Monday, October 27, 2014

Adding a Little Spice to Classrooms

Adding a Little Spice to Classrooms
By Jill Jenkins
            If you’re mentoring new teachers and observe that their classes lack interacting or engaging activities, here are some suggestions that I have found easy to implement and wildly successful. Many new teachers erroneously believe that elementary, middle school and even high school students learn in the same manner as adults.  They don’t. These ideas might help them develop other ways of reaching young learners.  None of the ideas in this blog are my creations.  They’re ideas I learned from workshops, books, and other colleagues, but they are ideas that I have tried in my classroom and found effective.
Seating Arrangements
            First, classroom desks need to be arranged to facilitate discussion. The traditional seating arrangement of rows of desk facing front is not conducive for discussion. My favorite configuration is the horseshoe or desks on each side of the room facing the center.  The desks are placed in pairs to facilitate pair-share activities and the front two desks can be turned around to face the row behind them to create groups of four.  The reason I like this is not only does it easily transform from pair-share activities to small group discussion, but the teacher has easy access to each individual student.  This means that the teacher can easily move close to a student who needs more individualized instruction, and can quiet a disruptive student without distracting the rest of the class.  Proximity can increase a student’s attention and decrease disruptive behavior. When a student becomes disruptive, the teacher can stand next to the student or behind him.  If a student is struggling, the teacher can move next to the child, and kneel down to be face to face to quietly provide added instruction without that student losing face. 
            Never allow students to select their own seat.  If there is a set of disruptive students, separate them.  If there is a struggling student, seat him next to a bright, but kind student who might help him.  If there are two socially insecure students who depend on each other, put them together.  The seating chart is a social chess board. Use it carefully.
Sentence Structure Jigsaw Games
            One of the goals in a language arts class is to help students develop more sentence variety in their writing.  The first step is to make them aware of the different sentence structures.  First put signs on the board: Simple Sentence, Compound Sentence, Complex Sentence, Compound-complex Sentence.  Second, define each sentence structure and give them an example.  It is best to give them a silly example.  For example:
·         Simple Sentence: one independent clause: Bob kissed Alice.
·         Compound Sentence: two independent clauses with a coordinating conjunction: Bob kissed Alice and Alice slapped Bob.
·         Complex Sentence: one dependent clause and one independent clause with a subordinating conjunction: When Bob kissed Alice, Alice slapped Bob.
·         Compound-complex Sentence: two dependent clauses and two independent clauses (two complex sentences): When Bob kissed Alice, Alice slapped Bob; however, when Bob kissed Mary, Mary hugged him.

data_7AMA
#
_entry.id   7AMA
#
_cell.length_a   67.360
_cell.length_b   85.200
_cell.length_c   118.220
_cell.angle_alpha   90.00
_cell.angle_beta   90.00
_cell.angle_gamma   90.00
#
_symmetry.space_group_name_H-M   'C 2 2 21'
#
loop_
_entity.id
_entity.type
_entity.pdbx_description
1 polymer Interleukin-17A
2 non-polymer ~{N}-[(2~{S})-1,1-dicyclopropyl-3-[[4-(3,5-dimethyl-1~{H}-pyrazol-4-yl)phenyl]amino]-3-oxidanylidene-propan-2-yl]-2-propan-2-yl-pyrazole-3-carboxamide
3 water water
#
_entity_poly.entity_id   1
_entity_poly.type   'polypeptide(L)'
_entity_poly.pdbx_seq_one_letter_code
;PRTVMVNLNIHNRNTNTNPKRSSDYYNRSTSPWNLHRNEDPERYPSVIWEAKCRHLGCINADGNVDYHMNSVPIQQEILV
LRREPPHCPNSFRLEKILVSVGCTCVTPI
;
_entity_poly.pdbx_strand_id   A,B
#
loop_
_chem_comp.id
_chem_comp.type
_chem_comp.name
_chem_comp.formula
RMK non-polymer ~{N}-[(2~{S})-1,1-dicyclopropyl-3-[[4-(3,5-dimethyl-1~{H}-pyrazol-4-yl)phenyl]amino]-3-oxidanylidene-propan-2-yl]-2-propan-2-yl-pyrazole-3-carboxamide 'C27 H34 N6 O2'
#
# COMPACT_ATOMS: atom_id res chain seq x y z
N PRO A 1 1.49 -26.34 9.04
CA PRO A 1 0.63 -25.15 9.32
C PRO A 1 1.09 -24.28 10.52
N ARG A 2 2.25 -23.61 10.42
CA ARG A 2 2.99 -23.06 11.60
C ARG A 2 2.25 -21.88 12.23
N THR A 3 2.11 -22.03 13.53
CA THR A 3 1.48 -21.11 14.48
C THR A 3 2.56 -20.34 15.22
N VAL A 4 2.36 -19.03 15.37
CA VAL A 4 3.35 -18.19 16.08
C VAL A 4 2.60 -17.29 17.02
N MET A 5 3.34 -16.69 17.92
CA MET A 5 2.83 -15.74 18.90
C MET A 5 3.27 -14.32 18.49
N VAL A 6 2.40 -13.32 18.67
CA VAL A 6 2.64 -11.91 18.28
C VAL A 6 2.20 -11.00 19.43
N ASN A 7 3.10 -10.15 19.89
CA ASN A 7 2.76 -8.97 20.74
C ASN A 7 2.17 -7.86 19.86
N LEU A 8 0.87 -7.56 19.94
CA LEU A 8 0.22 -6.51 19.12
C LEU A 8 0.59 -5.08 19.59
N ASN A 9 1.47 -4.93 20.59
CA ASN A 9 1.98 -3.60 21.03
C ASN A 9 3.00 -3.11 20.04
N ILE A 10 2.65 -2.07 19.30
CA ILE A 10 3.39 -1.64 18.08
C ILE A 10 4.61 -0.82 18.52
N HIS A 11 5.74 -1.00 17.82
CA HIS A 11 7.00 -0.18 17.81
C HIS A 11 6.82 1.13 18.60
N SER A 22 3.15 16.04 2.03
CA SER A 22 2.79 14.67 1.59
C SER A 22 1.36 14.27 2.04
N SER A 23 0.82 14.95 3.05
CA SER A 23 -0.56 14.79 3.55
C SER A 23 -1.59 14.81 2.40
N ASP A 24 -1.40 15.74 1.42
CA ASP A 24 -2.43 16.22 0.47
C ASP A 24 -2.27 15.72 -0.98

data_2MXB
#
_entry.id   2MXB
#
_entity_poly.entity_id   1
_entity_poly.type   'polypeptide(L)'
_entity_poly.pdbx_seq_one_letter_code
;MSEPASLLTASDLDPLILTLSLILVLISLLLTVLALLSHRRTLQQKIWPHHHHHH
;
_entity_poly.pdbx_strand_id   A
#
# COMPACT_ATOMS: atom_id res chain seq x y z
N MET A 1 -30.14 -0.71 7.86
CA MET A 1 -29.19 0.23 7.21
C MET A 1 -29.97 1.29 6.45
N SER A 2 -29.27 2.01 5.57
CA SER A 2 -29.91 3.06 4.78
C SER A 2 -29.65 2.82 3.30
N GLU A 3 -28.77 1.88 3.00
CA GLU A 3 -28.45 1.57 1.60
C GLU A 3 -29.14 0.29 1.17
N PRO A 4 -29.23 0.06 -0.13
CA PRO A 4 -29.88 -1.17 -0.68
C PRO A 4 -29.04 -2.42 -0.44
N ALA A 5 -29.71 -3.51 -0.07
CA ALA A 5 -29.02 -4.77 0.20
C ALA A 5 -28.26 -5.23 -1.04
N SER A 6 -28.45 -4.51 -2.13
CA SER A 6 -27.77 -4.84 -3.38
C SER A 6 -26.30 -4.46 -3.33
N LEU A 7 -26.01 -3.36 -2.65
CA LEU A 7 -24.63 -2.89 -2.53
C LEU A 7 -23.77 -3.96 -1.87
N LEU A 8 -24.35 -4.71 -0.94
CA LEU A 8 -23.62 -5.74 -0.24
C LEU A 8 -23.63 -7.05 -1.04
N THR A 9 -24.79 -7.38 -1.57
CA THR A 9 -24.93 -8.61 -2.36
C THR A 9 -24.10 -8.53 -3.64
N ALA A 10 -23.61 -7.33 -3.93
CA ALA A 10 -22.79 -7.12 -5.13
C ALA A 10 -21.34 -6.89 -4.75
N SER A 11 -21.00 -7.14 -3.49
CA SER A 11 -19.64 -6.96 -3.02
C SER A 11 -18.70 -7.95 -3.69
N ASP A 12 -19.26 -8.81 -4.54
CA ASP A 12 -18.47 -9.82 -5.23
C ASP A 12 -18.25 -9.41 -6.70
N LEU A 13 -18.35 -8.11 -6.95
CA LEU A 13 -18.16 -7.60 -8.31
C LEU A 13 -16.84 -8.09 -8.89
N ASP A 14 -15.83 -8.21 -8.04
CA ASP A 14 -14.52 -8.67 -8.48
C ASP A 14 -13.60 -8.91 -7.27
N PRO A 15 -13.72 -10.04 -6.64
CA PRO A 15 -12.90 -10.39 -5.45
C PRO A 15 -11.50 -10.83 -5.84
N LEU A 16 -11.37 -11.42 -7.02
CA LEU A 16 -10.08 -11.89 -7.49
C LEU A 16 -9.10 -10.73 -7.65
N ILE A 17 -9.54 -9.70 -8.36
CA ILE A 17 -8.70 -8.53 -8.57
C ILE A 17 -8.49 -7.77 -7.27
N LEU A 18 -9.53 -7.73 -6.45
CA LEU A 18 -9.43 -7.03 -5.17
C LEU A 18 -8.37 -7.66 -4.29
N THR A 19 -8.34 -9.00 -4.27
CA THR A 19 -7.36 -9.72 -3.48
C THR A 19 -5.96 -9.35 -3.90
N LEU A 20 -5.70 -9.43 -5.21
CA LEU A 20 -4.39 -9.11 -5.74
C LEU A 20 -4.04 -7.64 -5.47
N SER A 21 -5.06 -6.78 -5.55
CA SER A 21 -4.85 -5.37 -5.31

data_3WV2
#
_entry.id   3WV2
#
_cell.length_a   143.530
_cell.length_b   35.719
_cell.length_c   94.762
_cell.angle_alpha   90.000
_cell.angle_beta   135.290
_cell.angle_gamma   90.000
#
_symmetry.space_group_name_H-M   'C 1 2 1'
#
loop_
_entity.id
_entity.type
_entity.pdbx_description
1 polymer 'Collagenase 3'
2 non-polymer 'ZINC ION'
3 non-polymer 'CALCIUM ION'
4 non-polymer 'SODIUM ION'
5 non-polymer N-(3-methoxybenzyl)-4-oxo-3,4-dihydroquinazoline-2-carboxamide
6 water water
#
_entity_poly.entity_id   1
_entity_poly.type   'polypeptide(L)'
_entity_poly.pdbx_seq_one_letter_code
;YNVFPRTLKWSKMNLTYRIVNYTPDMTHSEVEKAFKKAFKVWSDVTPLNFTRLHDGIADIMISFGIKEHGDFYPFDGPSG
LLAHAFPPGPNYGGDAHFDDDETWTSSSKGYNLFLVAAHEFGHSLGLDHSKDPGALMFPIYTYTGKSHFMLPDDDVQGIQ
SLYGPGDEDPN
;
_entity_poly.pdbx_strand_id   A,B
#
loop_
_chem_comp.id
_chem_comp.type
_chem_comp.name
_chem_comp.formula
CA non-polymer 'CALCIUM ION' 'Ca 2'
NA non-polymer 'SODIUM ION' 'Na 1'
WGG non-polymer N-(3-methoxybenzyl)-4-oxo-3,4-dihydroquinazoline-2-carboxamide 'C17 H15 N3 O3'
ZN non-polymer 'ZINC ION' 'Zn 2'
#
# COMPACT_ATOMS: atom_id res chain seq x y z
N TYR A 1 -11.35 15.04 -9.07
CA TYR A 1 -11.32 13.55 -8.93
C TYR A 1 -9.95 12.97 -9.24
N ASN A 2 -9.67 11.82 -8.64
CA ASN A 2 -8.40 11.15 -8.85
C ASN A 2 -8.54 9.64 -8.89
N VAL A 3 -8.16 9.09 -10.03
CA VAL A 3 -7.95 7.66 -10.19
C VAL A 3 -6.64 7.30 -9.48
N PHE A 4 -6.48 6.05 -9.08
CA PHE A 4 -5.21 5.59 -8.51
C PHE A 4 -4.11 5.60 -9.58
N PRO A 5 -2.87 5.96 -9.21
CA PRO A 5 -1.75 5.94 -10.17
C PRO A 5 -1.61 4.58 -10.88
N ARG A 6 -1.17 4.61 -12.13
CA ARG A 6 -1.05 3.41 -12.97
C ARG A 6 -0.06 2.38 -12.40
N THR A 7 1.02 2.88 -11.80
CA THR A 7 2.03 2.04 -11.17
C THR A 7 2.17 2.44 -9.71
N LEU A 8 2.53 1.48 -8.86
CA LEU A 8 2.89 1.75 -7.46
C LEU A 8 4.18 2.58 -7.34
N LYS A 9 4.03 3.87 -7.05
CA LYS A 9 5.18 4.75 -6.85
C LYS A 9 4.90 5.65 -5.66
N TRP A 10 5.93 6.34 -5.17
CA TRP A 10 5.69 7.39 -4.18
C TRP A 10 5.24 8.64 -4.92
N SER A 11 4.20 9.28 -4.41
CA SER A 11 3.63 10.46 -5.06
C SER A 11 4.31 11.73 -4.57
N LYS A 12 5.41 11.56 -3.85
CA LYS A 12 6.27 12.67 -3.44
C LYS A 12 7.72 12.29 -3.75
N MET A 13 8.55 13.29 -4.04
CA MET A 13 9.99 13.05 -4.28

As the teacher reviews each sentence types, she asks each pair of students to create an example and share it with the rest of the class.

            Next give each pair of sentence a sentence strip containing a sentence and let them decide which kind of sentence it is and tape it under the appropriate sign.  If the pair is confused, allow them to call on “the circle of help.” This means any other student in the room who they call on can help them decide which category it belongs to.  Each pair must explain why they placed the sentence where they did.  If a student disagrees with their selection or if the teacher disagrees, there can be a discussion to clarify which kind of sentence they have selected.
            Next the teacher instructs the students to move into groups of four.  She gives each group a set of laminated sentence pieces that they are to unscramble and create a compound-complex sentence.  They are to present their jigsaw puzzle to the class after they solve it.  Below are some examples of sentence strips.

Applying What They Have Learned
            The ultimate goal is to apply this to their writing.  To do them ask them to use each of the four sentence types in their next essay.  After they complete their rough draft, have them trade papers with their learning partner.  The partner is given highlighters and asked to highlight:
·         Simple Sentences yellow
·         Compound Sentences blue
·         Complex Sentences orange
·         Compound-complex Sentences Green
            To increase their variation of sentence length have them count the number of words in each sentence.  When their papers are returned asked the students to revise their papers so they use all of the different sentence types and have some sentences from 5-7 words, some from 7-15 words and some with more than 15 words.
Flash Card Frisbee